Thousands of Minnesotans are struggling on the margins of the economy, and some of their greatest allies are organizations like Resource Inc.

The organization’s recently appointed president, Kelly Matter, has a clear line of sight on the battles being fought by the jobless, and those suffering from mental illness or drug addiction.

Matter took the job in November, coming from CommonBond Communities, where she was a vice president. Before that she was a VP at Goodwill/Easter Seals. She took over for Debbie Atterberry, who had been president since 2004 and resigned to become a nonprofit consultant.

Resource helped more than 19,000 people in Minnesota in 2012, with everything from training and help finding a new job to housing and mental health treatment. The organization’s annual budget in 2011 was $24.8 million, some $17.4 million of which came from government contracts.

Resource just won a contract to administer a program in Stearns and Benton counties to help people get off public assistance and start working, and Matter plans to launch a capital campaign to update the organization’s buildings.


Q: What attracted you to this position?

A: I have always known Resource employees to be innovative, creative, responsive to community needs and also just good at getting it done. All of us in the nonprofit world have our list of organizations that we would like to work for, and Resource was always on my list.


Q: Why is this work important?

A: It’s about our economy, and making sure that everyone can be a part of our economy, can have a quality of life, can contribute. Everyone wants to contribute.


Q: If the work isn’t done, what happens?

A: More people are homeless, more people aren’t recovering from chemical addiction, mental health. They’re in our prisons instead of in our workforce.


Q: What do you see as the economic landscape today?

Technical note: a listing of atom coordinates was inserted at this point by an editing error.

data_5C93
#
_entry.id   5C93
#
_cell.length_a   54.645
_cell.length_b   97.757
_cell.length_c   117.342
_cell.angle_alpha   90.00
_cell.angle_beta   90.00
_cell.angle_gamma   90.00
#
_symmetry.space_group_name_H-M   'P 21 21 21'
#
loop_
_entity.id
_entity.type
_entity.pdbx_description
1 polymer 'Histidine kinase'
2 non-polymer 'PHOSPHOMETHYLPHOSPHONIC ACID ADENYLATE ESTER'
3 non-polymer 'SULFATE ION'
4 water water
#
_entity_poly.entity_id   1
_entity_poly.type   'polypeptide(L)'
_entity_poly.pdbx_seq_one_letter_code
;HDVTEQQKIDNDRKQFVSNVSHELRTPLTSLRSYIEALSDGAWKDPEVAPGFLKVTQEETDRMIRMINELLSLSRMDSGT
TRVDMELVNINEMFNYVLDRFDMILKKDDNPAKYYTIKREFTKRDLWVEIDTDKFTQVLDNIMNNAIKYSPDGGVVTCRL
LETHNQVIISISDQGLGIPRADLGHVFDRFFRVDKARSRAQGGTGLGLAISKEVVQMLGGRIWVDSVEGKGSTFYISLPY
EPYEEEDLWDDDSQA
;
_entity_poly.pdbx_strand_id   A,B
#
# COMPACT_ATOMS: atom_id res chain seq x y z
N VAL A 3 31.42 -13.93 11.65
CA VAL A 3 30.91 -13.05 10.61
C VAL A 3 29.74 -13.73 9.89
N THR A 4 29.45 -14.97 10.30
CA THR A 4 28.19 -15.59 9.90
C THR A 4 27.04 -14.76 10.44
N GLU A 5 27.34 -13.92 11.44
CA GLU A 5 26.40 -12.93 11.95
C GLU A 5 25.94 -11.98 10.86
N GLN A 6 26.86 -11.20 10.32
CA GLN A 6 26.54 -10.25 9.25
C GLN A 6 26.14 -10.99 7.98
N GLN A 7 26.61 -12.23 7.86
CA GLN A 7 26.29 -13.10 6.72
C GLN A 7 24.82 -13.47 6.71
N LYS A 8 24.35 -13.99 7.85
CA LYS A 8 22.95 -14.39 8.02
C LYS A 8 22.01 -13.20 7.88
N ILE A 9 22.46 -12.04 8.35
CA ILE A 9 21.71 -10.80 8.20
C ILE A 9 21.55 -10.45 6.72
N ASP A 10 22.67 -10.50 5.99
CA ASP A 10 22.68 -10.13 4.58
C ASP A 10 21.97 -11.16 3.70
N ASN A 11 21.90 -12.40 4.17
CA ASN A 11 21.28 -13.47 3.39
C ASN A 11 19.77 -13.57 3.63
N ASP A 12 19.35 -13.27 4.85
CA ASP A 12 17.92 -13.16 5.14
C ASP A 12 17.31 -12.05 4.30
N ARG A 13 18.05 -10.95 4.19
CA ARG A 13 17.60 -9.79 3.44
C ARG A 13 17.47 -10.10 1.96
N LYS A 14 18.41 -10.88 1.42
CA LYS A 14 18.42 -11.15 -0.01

A: Is it taking people longer to find jobs now than it was in the past? Yes. Are some of our dislocated workers having to take jobs at lower wages than they were earning previously? Yes. … There’s a large number of low-skilled workers, and the emphasis right now is the impending skills gap, and we are a part of addressing that. If the low-skilled workers are remaining at the bottom of the workforce, it doesn’t create openings for youth and other low-skilled workers.


Q: Resource has a lot of different programs. How do they work together?

A: A person might come to us because they’re looking for a job, but they also have access to a whole continuum of services. We get public funding for most of what we do, and with that comes a lot of requirements and paperwork, but how do we make sure that we excel and exceed that, and also connect them with what they need? For instance, many times people aren’t able to work because of mental health and other issues with their children. Their issues are really related to their children’s health issues, so we did just get a new grant to help expand a program to do preventive services for their children. How do we help the whole family?


Q: Why should people concerned about the economy care about Resource’s work on mental illness and drug addiction?

A: It’s really about improving all of our quality of life in the Twin Cities metro region, and being able to attract businesses to the region. Keeping families together, preventing kids from going into foster care. The other thing that happens when women and children can’t be in treatment together is that women don’t get treatment. So then they become homeless, or they go to prison. ... And then their kids aren’t being successful in school. Right now, women are getting 24/7 support. Is it an expensive model? In the short-run it’s expensive. In the long-run, it’s a 7-to-1 investment.


Q: How do people who need help get in touch with Resource?

A: They can call (612) 752-8400 for employment services, or visit our website at